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Chapter XII

A Dead Love.

Ah! you that have lived so soft, what should you know of the night,
The blast and the burning shame, and the bitter frost and the fright?

   ‘Rizpah.’ Tennyson.

AND now she sat here waiting for Dave, turning over the gold-bag in her lap. She hated that gold-bag. She would gladly have thrown it into the deepest waterhole and forgotten its existence; but Dave wanted it, and that was enough for her. His word was law. She asked no questions; she took the gold from its hiding-place and waited for him; and her husband—close beside her, so close he could hear her very breathing, he could see every line, every curve of her figure, the dimples on her cheeks, the curling rings of her yellow hair, her restless sunburned hand, turning over the bag in her lap—watched and waited too. The time was long enough to her,


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Heaven knows, but to him it was an eternity. He had lost hope now; how could he dare hope? She was waiting—waiting patiently—for someone else!

All he had hoped for but a few minutes before stood out in his mind clear and bright; there had been a chance of happiness then, however faint, but now was there the ghost of such a thing? His wife, this innocent child as he had thought her, in spite of her evil surroundings, was false—false! It kept ringing in his ears: false—false—and without excuse—utterly false! His life had not been a happy one. He had been unloved and alone always, but at least no whisper of dishonour or disgrace had come nigh him. This woman, whom he had loved with all his strength, was dragging that good name in the dust.

She stood up in the moonlight and stretched out her arms, as if weary with long waiting. What a winsome thing she was! what a tender, lovable thing! The thought flashed through his mind that he would be content to die there and then only to know that so she was waiting for him. Should he step out and take her in his arms? Would it do the least good? If he went to her while she had that soft, tender, dreamy look on her face, if he told her again how he loved her, if he begged and prayed her to come back to him!

He cursed himself for a fool, for was she not waiting for another man? That tender look on her face was called into being by her love for him; he, her husband, was but as a cipher in her life. But a month since her wedding-day, and she was waiting here alone at night for another man. It was not ignorance, it was not innocence; any woman, however ignorant, any girl-child not twelve years of age, would know better than that. Should be wait and see the play played out, or


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should he take her home there and then? Either way, there was no more hope of happiness for him—or for her, either.

He thought of that pitifully all through his anger and his sorrow as he watched the lithe, slender young figure pace up and down, slowly at first, then faster and faster, as if the waiting were becoming unbearable. Only eighteen, and she had spoiled her life, or a man had done it for her! The seven-and-twenty years that stretched away between them made him think pitifully of that; and he could do nothing—nothing; all his love and tenderness was powerless now!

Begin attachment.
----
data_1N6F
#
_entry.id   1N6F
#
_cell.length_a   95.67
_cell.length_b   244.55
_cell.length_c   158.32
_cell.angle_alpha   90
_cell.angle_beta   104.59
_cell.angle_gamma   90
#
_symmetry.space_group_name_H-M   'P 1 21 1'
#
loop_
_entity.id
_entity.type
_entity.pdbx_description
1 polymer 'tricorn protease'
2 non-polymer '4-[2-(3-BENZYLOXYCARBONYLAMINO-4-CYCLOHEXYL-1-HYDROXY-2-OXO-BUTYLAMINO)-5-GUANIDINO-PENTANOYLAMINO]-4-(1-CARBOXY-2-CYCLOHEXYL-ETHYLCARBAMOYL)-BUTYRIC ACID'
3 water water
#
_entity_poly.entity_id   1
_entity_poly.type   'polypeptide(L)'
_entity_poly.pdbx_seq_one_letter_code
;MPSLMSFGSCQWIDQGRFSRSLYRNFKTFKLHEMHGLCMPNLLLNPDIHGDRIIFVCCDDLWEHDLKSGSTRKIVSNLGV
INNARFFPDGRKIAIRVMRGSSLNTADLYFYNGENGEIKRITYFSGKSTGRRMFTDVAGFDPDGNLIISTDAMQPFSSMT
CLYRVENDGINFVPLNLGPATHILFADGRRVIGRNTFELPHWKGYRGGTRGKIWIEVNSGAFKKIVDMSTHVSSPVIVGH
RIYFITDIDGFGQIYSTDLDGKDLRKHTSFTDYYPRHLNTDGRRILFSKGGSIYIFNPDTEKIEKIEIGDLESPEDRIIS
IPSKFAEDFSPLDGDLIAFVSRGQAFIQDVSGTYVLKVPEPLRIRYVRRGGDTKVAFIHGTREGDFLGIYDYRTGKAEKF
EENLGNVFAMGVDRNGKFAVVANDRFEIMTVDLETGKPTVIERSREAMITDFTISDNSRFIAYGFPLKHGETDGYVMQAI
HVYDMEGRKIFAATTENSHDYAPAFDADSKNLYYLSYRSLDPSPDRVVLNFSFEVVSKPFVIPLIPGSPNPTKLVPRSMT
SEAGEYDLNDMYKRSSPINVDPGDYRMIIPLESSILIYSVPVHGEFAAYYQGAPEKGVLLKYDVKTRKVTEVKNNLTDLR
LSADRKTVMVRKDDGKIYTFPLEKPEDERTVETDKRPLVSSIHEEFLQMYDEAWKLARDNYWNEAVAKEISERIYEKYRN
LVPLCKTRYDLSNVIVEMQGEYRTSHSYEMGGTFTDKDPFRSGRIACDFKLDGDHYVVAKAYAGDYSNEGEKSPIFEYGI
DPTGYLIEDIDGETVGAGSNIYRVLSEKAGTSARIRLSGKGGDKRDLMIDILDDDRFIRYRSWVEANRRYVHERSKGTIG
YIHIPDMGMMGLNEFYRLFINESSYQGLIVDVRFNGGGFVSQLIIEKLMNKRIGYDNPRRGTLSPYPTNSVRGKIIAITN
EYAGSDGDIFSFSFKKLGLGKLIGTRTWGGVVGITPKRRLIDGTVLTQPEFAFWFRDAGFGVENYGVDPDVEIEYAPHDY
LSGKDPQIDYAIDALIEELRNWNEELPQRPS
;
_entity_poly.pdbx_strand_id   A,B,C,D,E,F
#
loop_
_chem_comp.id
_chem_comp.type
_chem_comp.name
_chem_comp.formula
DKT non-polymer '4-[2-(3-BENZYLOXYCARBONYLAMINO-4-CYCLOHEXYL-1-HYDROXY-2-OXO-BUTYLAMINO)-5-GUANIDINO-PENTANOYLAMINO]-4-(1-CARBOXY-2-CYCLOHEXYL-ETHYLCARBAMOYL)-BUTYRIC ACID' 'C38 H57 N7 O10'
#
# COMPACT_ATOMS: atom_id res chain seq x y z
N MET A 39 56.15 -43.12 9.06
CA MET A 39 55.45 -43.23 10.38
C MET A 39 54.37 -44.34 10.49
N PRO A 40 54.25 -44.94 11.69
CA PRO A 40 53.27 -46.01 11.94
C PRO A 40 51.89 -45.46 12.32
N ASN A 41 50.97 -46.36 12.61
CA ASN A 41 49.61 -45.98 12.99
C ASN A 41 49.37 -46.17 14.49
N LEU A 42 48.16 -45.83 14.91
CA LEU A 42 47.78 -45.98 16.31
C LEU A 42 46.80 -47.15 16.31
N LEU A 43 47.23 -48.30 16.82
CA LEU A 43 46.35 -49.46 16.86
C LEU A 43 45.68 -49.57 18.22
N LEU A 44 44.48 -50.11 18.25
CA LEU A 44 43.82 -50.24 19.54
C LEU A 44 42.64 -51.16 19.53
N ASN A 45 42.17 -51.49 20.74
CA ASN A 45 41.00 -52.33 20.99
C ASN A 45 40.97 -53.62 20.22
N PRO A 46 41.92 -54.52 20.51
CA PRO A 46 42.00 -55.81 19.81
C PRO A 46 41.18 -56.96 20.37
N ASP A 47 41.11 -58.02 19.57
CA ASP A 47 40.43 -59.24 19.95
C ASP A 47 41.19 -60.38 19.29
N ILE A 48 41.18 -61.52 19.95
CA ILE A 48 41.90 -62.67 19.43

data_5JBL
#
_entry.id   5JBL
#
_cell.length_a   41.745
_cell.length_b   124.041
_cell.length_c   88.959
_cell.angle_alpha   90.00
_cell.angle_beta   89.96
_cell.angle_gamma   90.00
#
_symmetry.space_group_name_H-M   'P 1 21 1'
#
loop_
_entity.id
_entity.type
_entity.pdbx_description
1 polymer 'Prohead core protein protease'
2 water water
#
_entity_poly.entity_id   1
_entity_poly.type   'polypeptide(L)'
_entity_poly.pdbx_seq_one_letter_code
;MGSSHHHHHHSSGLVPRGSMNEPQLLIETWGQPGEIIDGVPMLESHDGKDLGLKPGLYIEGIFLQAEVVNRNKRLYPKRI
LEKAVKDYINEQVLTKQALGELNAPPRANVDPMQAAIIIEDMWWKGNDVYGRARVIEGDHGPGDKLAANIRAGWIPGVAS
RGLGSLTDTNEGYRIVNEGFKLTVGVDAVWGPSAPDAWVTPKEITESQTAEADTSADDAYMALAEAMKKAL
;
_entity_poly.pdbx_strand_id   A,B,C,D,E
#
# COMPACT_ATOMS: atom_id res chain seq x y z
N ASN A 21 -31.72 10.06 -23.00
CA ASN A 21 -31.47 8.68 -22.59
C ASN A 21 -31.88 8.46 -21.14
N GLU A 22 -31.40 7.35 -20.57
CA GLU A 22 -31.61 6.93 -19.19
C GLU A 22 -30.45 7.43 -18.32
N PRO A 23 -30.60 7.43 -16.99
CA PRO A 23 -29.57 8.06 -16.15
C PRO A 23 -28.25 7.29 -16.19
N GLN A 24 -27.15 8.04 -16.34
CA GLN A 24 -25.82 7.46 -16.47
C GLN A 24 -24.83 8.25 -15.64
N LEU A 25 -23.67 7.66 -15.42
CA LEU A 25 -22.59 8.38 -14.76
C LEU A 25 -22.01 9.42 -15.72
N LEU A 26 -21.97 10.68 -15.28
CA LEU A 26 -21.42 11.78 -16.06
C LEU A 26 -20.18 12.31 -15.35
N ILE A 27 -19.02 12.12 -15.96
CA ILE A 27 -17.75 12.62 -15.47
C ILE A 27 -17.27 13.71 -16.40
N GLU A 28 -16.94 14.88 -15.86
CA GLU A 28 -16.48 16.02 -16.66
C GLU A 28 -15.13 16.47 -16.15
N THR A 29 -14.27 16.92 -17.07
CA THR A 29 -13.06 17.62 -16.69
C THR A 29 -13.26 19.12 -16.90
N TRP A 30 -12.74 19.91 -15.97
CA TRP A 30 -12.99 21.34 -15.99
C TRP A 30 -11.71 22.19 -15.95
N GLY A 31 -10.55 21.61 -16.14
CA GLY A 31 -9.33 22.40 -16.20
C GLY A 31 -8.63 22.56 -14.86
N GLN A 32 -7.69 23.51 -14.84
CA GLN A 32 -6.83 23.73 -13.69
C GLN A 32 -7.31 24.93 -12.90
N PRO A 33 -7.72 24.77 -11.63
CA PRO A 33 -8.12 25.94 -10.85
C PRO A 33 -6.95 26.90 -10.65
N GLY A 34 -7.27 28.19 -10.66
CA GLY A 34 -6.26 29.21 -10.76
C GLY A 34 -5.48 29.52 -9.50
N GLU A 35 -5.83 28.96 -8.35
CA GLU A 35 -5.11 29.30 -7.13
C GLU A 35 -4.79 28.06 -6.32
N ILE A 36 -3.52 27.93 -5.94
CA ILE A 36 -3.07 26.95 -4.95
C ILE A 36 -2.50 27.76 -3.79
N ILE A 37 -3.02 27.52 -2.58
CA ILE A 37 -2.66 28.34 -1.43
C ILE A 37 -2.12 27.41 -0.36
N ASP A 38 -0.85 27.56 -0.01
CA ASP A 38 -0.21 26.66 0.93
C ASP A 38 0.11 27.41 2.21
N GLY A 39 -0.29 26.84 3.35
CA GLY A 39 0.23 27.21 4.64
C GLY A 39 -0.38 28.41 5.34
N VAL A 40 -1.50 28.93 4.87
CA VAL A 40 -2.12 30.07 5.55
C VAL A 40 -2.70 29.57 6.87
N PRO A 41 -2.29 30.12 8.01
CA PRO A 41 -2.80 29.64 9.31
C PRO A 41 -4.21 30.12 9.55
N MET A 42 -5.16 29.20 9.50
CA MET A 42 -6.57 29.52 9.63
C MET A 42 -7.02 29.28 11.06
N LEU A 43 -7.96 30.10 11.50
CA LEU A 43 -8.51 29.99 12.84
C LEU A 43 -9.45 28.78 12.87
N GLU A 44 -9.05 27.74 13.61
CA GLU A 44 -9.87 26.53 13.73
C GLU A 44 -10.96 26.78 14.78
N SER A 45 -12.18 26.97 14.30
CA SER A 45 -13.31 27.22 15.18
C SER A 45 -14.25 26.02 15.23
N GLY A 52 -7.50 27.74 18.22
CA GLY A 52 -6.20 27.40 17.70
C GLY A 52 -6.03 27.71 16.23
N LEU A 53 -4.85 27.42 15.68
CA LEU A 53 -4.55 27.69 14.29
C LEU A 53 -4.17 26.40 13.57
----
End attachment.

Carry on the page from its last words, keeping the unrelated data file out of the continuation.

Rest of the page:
Up and down she walked—up and down; then she stood still and stretched out her arms again.

‘Oh, Dave! Dave!’ she cried, with a cry that was almost a wail; ‘ain't you never comin'?’

And the man kneeling, hidden by the screen of ti-tree and scented creeper, heard and comprehended, saw as by a flash of lightning the whole story laid bare before him. He had forgotten now the necessity of being quiet or lying hid. Still he knelt on there, trying to put together what he had just learned. It was true, then, what the camp had all said—it was true.

‘Dave! Dave!’ There was only one Dave—there could be only one Dave!

A lizard scuttled out into the open, right across her shawl, by the accursed gold-bag, right under her very feet, and into the creek on the other side. He heard the splash, or perhaps it might have been a water-rat; but he was sure he heard the splash. There was an owl hooting somewhere overhead—it had been hooting at intervals all the evening, but he had not noticed it before—and an owl hooting always meant trouble.


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The curlews, too, were crying, wailing mournfully like creatures in pain, and the wail came plainly over the hills.

Yes; it was Dave Anderson—Black Anderson—it must be he! there was no other Dave that he knew of; and so he had been tricked—tricked all through. He tried to arrange his thoughts, to remember the day when he himself had brought her to be questioned by the Commissioner, and had gone away glad and happy at the result. What had she said that day?

He tried to remember, but his brain was on fire; he could think of nothing but that Mr. Anderson had maintained she was Black Dave's sweetheart, and the Commissioner had pooh-poohed the very idea, and he had agreed with the Commissioner; and what had she said? What had she said? He could not think; he could only remember how happy he had felt as he took her down to her father's home again. And Mr. Anderson had been right. He had scorned him in his heart as a mere boy, who knew nothing of women, nothing of life. And he had been right, after all. He had seen through her more clearly than the Commissioner, more clearly than he himself had done.

And now the owl was prophesying disaster, the curlews' wailing cry was in his ears, and they cried that the girl he had believed in had tricked him cruelly; had given not one thought to him; had tricked him for her own ends, or, worse still, for the ends of another man. He understood her cold, frightened indifference now—understood it only too well. Then she turned in her quick walk and faced him again. Standing there in the bright moonlight, her hands behind her head as if for support, he saw again how fair she was—this false wife of his; the